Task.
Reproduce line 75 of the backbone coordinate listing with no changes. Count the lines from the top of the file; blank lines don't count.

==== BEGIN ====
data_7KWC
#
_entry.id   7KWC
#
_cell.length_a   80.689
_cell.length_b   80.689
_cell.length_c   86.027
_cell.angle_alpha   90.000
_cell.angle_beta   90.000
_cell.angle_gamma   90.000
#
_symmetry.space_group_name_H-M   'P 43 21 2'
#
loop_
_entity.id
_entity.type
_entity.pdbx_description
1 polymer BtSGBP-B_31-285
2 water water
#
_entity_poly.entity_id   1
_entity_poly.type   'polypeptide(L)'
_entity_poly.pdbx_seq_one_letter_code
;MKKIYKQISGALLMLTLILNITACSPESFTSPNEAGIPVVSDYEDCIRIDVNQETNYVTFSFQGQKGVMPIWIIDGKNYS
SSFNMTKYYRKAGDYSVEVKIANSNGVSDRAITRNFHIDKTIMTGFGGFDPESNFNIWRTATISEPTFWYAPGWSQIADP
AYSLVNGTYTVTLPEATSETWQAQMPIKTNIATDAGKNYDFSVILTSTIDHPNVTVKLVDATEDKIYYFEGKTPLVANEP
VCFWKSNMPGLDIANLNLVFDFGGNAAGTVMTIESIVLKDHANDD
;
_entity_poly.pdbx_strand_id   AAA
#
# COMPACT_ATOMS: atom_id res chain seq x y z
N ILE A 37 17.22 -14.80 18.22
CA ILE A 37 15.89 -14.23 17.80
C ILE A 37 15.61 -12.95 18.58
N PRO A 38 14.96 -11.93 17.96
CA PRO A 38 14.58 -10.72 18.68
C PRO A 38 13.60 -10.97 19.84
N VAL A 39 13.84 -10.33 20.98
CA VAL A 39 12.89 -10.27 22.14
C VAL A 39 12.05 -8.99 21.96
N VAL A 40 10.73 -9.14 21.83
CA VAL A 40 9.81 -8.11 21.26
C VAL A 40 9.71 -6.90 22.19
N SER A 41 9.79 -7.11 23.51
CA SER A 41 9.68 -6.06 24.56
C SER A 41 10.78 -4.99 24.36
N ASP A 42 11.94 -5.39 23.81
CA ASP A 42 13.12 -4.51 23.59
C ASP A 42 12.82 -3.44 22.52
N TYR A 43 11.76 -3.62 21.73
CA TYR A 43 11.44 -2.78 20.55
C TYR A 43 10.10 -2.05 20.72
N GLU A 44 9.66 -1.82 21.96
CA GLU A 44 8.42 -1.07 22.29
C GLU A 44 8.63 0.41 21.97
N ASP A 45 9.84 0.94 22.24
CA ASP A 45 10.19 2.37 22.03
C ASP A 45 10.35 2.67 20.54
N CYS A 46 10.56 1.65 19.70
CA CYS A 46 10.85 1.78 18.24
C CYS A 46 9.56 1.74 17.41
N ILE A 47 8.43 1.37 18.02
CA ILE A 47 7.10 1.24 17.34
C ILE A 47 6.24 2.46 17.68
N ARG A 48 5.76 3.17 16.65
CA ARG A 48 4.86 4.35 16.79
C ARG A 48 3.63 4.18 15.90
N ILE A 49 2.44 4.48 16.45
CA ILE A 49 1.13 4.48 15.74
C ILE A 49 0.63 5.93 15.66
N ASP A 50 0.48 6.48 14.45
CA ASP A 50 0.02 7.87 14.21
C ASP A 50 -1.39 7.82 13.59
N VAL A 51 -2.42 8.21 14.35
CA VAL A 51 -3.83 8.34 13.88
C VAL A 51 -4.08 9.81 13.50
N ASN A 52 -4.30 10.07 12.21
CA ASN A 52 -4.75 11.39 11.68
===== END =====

CA VAL A 51 -3.83 8.34 13.88